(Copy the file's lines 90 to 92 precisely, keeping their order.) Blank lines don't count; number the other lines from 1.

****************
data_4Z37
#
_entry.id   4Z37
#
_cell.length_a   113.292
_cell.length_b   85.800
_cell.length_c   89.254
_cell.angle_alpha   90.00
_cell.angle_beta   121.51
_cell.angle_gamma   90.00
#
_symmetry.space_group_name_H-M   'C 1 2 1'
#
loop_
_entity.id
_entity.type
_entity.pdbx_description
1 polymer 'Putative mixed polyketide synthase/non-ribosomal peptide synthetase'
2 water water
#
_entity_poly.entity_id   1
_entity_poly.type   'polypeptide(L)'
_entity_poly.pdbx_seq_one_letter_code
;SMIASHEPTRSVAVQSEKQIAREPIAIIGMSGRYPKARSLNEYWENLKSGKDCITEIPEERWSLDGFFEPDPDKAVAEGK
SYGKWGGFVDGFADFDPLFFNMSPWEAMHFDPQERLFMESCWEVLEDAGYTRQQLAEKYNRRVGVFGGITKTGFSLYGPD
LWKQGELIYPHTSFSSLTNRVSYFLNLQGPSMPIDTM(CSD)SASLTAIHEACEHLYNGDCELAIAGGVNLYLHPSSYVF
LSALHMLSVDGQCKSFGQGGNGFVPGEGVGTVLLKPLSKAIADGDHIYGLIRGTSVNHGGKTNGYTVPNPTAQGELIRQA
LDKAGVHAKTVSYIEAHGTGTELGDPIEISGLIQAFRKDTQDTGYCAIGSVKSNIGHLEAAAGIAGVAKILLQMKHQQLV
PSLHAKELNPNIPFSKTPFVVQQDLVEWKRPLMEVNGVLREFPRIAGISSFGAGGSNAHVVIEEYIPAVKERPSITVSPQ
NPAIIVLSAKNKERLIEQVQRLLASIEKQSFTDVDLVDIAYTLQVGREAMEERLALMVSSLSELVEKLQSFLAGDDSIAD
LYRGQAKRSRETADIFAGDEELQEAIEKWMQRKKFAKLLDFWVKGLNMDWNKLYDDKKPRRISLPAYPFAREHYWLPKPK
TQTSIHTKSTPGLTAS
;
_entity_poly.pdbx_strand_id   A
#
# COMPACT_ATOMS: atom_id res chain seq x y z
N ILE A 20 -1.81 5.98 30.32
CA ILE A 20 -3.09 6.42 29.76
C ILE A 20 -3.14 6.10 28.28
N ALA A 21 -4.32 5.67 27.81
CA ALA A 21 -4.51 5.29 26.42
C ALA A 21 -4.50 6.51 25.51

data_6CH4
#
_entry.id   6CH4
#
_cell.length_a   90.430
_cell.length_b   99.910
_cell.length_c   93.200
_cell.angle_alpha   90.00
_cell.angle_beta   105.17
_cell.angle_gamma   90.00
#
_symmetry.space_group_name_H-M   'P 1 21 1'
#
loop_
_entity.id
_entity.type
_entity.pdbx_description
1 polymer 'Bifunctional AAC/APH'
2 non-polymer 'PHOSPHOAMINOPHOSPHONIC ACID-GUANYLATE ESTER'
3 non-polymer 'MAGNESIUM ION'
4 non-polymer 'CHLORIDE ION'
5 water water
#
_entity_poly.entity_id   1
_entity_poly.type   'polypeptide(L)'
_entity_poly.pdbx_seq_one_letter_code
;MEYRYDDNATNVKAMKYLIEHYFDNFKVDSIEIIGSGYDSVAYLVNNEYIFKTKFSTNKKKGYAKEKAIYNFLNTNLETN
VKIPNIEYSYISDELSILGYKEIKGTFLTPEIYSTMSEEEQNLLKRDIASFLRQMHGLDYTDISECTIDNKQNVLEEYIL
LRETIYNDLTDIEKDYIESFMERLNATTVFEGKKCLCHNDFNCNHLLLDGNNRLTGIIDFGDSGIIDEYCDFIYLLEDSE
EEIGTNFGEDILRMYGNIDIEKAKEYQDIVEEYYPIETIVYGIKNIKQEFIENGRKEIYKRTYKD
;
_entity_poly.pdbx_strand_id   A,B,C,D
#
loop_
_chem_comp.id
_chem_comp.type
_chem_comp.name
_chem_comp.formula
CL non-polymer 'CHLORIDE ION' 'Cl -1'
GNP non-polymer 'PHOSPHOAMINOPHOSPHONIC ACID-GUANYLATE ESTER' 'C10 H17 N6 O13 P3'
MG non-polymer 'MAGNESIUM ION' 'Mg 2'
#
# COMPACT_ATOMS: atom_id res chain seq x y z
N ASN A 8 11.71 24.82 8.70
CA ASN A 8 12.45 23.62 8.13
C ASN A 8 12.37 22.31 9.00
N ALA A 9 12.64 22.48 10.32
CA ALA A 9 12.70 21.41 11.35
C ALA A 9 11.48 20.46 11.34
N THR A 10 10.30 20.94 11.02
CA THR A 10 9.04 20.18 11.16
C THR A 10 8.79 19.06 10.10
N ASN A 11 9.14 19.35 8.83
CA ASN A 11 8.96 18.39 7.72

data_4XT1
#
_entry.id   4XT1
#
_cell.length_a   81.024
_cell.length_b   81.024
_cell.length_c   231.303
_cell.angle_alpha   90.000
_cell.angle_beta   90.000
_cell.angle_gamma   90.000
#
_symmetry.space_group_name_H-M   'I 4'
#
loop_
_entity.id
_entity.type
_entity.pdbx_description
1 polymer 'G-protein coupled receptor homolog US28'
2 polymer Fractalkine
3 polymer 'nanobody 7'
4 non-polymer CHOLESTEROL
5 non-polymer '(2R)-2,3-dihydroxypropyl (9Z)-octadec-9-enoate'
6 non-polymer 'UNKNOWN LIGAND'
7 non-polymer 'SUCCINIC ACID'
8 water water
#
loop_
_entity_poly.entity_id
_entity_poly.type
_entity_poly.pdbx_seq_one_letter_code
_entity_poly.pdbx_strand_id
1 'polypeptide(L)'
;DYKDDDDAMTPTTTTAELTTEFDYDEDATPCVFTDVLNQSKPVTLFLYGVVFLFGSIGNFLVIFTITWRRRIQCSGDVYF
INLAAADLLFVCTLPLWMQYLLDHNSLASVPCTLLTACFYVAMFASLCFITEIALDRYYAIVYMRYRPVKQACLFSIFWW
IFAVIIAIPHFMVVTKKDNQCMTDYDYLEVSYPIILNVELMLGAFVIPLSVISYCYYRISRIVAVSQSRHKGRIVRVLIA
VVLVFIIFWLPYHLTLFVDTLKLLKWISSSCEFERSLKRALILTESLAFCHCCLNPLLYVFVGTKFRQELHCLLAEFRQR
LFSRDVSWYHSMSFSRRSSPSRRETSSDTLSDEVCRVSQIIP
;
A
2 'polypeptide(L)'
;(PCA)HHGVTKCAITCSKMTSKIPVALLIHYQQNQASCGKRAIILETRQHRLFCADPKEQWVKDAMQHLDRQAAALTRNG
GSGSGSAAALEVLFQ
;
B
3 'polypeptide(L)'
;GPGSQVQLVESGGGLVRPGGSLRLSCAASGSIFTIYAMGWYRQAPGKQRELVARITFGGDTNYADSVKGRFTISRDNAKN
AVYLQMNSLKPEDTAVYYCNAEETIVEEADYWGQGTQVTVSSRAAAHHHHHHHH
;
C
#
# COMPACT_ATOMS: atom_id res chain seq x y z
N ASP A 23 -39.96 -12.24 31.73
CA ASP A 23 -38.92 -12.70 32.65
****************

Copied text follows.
CA ALA A 9 12.70 21.41 11.35
C ALA A 9 11.48 20.46 11.34
N THR A 10 10.30 20.94 11.02